Who Watches the Watchmen?
by Shawn Lampron
To begin, let me admit that I’ve always desired to write an expansive article on Watchmen for this Website. When I type “expansive”, I hint at Biblical lengths of Microsoft Word, consumed cashews and sodas and numerous mp3s blasting from my study. With the upcoming movie treatment, it seemed like a perfect time to delve into this opus. However, I managed to maneuver through my own geeky self-importance and realize that a detailed look at this epic work would reveal nothing new to the diehard devotee, and do little more than spoil the movie for the casual fan. Thus, I was forced to find a new tact before realizing that a cancerous worry was something that I needed to voice: It may be better if this movie had never come out.
Now, let’s preface the situation first. The history of the Watchmen movie has taken numerous turns, as the image above indicates. As far back as the late-eighties, there has been a desire to film the most critically-acclaimed graphic novel of all time. Numerous versions have risen and fallen, with many industry vets in Hollywood throwing up their hands and declaring such a complex work unfilmable. Finally, in the hands of a giddy man-boy named Zack Snyder, the movie has been made. While I admit the trailer gives me shivers and I will be seeing it this weekend, I repeat my words of doom that this movie should have stayed dead, lost in Hollywood hell.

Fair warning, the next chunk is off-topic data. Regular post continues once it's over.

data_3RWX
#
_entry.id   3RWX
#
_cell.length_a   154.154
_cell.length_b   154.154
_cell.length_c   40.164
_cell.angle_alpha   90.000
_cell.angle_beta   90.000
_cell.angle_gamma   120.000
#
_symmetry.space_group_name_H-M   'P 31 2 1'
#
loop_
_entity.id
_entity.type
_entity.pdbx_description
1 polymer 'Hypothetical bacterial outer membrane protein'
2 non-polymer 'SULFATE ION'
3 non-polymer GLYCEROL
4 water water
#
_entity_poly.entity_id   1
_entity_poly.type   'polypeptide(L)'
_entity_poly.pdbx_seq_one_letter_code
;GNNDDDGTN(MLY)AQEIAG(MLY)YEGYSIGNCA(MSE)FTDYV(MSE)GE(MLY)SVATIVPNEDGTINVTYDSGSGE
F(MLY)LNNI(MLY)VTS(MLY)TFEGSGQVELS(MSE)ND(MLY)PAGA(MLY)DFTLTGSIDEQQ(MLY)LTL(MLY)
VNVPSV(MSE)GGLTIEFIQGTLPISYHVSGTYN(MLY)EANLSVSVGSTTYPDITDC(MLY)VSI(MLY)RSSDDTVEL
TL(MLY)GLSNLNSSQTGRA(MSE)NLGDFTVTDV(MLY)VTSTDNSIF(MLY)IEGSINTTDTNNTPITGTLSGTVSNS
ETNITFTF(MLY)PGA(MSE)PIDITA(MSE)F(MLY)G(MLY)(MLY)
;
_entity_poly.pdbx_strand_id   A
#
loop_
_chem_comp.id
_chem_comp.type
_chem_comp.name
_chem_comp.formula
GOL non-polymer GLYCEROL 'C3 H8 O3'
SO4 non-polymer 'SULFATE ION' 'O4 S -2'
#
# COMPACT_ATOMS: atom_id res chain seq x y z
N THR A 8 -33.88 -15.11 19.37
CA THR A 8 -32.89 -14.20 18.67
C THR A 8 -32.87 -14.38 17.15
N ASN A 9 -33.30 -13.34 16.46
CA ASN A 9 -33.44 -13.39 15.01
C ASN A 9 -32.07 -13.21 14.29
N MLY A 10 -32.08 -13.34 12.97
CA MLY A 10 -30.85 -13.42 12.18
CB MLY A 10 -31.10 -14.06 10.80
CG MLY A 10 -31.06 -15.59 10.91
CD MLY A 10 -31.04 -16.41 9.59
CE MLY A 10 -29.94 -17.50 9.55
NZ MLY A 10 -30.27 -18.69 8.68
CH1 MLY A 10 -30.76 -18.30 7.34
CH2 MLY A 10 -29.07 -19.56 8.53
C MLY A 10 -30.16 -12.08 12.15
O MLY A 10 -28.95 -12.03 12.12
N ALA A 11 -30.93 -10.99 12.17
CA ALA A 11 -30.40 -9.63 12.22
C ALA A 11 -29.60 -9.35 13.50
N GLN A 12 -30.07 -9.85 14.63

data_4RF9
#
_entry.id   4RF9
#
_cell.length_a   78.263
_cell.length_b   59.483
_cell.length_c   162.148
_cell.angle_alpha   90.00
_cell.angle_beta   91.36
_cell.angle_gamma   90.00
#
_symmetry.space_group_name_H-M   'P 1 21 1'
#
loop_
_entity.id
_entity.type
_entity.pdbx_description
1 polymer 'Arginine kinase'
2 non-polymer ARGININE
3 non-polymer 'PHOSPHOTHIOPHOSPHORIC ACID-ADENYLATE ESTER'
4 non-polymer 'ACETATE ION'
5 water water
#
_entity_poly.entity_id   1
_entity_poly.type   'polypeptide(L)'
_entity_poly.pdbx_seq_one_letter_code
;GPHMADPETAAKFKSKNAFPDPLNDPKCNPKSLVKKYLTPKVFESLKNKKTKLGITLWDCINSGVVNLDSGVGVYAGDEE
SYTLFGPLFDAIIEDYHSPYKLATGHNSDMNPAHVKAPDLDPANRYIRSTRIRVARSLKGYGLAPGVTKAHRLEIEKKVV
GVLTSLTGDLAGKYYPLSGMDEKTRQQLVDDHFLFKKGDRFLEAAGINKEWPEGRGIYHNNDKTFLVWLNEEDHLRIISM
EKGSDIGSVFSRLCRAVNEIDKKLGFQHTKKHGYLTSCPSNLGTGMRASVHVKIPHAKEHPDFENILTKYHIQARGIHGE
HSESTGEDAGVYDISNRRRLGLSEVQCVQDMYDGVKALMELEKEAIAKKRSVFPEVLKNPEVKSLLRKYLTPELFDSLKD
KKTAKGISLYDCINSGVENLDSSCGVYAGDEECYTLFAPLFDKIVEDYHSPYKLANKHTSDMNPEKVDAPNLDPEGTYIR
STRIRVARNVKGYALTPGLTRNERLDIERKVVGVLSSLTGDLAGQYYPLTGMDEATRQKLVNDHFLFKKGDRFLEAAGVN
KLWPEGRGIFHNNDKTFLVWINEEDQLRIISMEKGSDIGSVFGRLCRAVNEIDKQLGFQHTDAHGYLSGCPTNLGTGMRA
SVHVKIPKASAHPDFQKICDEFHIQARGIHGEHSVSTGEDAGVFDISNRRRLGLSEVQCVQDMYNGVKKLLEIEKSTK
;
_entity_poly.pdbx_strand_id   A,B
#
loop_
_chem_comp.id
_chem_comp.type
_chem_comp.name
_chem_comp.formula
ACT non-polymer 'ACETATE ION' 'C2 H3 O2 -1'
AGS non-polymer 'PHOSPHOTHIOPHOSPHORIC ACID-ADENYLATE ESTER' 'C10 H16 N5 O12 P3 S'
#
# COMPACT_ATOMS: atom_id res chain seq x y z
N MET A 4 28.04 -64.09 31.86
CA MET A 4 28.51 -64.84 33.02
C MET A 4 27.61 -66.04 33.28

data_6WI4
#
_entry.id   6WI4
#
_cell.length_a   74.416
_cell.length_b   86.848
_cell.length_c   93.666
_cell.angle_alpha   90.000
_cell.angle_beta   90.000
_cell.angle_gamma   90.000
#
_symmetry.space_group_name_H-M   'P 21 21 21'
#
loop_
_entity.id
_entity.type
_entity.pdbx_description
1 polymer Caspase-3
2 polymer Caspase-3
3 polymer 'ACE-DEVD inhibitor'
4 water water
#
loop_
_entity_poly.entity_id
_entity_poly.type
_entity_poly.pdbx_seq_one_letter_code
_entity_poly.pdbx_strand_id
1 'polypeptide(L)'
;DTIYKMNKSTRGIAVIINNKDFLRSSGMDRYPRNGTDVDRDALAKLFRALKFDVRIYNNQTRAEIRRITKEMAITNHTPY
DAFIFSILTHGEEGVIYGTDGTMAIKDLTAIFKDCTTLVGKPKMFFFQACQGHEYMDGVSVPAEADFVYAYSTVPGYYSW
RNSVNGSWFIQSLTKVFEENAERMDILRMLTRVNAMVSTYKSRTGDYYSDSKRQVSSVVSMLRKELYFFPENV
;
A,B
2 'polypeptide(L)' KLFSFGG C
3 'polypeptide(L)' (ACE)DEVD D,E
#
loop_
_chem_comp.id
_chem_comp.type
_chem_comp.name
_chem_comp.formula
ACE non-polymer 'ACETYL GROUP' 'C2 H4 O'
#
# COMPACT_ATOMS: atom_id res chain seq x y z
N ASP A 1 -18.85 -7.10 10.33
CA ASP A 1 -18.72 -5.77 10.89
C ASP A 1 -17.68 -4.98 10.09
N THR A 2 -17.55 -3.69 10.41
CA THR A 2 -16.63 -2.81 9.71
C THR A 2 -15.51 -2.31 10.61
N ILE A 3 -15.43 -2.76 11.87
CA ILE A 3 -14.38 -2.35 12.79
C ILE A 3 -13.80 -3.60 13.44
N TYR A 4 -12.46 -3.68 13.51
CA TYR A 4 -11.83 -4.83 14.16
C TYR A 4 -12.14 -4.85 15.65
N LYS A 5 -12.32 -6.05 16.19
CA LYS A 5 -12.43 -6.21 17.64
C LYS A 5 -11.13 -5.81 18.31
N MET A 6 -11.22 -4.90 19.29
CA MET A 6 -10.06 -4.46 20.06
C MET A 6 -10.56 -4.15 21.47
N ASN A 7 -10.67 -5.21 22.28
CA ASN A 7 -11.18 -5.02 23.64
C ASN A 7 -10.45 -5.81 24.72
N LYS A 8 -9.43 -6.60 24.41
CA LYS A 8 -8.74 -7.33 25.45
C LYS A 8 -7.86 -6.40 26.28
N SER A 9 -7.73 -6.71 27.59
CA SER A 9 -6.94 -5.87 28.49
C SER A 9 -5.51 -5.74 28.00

Watchmen has been called the Citizen Kane of comics. It represents, for the comic book geek like me, the great equalizer. While I possess a BA in English, am actively pursuing law school, and have read Chaucer, Swift, Shakespeare, Hemingway, Faulkner, etc., I have the wit to realize that many comics, particularly the classics, suffer from tepid writing. However, Watchmen is the one work every geek can point towards with a steady hand and say, “Well, if you say comics are crap, read this!” In essence, it’s every comic geek’s last resort.
My wife, for example, has only a passing interest in the medium. At best, she explores it upon occasion only to understand me more. She would never pursue of it of her own volition, but only investigated because she loves me. However, Watchmen was the work that consumed her for a few days and she is now as interested in seeing the movie as I am. Watchmen is something that fills every comic fan with pride, a work in an echelon of its own creation.
Now, if this movie fails, we comic geeks will have lost our last great shot at Oscars and true redemption from the blue bloods who declare that despite the fact that many educated people enjoy the graphic medium, it’s watered-down tripe for dullards. Watchmen by Zack Snyder, though it may be entertaining, will have no The Dark Knight Oscar buzz. That Best Supporting Actor for Heath Ledger may be the highest a “comic movie” will ever achieve. In essence, our greatest shot is going to be a big swing and a miss. Thoughts?